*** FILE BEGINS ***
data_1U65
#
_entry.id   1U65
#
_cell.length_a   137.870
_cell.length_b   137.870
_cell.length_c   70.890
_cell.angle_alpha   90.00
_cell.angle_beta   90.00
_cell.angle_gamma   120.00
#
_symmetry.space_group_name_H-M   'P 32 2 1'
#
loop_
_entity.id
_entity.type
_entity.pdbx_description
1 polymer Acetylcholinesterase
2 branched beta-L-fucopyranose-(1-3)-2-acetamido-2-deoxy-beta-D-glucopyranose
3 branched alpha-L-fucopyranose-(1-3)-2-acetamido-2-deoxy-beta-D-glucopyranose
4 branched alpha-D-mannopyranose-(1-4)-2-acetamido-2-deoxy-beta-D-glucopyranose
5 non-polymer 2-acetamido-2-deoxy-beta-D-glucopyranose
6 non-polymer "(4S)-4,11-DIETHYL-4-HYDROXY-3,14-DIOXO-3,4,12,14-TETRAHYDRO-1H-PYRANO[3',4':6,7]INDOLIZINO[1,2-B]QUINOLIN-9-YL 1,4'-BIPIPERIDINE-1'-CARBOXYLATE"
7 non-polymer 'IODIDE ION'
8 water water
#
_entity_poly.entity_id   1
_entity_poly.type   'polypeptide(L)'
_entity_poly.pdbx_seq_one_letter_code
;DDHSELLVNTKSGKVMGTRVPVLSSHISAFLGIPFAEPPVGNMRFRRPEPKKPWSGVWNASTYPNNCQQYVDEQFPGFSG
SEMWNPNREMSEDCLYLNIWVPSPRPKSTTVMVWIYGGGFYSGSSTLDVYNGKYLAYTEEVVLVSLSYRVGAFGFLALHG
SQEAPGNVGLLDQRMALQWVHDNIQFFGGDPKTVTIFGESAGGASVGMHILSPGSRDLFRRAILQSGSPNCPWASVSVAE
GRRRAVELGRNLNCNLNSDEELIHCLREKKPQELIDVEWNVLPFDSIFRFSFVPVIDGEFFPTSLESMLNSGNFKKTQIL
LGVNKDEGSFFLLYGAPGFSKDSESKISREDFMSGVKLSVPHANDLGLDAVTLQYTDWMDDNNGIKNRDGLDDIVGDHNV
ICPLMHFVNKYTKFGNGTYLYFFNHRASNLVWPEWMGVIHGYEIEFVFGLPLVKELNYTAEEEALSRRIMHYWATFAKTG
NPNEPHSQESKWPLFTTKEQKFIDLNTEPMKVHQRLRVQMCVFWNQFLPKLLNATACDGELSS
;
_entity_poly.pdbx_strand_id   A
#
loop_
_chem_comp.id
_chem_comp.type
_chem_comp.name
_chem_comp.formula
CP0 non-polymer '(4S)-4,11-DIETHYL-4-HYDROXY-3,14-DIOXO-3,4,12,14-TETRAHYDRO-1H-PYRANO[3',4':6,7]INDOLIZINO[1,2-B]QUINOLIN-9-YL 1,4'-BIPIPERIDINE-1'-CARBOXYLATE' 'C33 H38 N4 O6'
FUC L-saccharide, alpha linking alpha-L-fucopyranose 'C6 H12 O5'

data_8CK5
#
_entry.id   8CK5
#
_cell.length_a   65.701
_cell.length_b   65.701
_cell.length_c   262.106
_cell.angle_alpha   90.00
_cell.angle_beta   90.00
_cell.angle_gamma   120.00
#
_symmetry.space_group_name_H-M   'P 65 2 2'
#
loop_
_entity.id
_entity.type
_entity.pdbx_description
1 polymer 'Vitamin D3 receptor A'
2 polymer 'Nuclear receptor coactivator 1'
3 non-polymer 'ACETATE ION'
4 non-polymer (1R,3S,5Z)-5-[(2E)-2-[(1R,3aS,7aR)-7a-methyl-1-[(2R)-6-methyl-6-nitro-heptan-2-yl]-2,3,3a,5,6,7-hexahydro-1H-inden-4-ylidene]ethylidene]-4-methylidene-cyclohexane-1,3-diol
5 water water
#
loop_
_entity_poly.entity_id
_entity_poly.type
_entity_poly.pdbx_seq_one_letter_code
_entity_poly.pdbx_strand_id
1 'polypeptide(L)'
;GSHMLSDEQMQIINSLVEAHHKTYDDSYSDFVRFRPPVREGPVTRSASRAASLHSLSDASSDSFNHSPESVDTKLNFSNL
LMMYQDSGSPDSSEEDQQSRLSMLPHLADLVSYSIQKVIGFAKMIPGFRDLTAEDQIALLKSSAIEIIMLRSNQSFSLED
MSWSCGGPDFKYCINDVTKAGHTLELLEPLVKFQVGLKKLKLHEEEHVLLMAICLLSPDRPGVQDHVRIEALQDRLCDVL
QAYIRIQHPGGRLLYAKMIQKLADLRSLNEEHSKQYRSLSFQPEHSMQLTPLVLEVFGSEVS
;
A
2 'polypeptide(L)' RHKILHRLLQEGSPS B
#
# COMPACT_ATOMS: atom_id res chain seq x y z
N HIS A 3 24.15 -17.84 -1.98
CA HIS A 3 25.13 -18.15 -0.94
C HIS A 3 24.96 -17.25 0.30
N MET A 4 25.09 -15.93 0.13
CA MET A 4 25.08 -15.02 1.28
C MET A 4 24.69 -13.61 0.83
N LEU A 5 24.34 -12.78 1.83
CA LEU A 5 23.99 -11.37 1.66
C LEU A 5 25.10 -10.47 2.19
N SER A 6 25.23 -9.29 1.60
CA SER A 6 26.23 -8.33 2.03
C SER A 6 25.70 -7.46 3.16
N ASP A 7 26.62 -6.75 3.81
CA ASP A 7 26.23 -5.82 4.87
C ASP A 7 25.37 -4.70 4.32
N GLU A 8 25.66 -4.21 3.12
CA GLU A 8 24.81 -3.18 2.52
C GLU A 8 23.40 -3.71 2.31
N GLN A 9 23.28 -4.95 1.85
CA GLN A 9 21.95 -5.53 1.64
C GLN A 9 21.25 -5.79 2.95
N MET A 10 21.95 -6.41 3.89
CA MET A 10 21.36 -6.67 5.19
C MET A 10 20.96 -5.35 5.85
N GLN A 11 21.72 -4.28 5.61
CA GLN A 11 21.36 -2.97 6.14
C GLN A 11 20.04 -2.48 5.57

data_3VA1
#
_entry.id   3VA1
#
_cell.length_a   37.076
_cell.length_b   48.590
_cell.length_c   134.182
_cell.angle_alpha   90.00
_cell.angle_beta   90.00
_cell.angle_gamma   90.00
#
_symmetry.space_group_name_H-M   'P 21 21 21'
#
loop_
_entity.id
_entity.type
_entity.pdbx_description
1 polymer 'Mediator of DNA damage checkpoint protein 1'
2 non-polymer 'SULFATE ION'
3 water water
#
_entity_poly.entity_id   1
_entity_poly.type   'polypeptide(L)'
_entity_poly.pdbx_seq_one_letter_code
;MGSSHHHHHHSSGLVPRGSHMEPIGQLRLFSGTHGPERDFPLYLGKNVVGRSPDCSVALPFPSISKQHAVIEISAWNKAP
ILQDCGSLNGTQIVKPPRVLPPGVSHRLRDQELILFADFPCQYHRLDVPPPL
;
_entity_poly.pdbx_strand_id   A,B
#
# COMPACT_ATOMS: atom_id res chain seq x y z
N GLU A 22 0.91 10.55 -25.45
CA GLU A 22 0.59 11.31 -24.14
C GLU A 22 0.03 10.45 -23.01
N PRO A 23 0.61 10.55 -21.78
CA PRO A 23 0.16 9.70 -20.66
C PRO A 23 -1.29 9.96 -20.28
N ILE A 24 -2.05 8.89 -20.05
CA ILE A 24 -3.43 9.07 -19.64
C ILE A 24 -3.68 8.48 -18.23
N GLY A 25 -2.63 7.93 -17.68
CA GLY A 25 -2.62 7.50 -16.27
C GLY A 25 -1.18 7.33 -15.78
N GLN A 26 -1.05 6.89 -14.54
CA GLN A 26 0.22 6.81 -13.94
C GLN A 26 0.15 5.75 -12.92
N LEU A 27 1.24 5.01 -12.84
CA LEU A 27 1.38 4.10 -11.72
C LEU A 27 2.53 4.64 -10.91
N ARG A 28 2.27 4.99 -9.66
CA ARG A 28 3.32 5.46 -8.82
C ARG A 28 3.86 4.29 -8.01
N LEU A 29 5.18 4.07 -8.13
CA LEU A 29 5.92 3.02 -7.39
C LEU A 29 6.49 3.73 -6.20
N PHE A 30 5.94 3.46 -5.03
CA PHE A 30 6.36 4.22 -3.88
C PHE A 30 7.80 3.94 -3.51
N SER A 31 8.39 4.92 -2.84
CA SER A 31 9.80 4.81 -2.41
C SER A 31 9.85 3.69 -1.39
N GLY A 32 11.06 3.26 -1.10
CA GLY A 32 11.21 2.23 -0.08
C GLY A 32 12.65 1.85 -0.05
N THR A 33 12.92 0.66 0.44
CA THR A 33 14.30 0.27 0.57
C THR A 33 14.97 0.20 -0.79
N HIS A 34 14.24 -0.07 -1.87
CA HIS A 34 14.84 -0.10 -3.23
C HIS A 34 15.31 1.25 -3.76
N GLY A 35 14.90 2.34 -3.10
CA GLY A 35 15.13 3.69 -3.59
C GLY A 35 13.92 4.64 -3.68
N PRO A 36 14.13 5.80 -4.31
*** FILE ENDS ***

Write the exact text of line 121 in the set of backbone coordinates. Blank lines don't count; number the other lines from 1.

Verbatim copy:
_cell.angle_gamma   90.00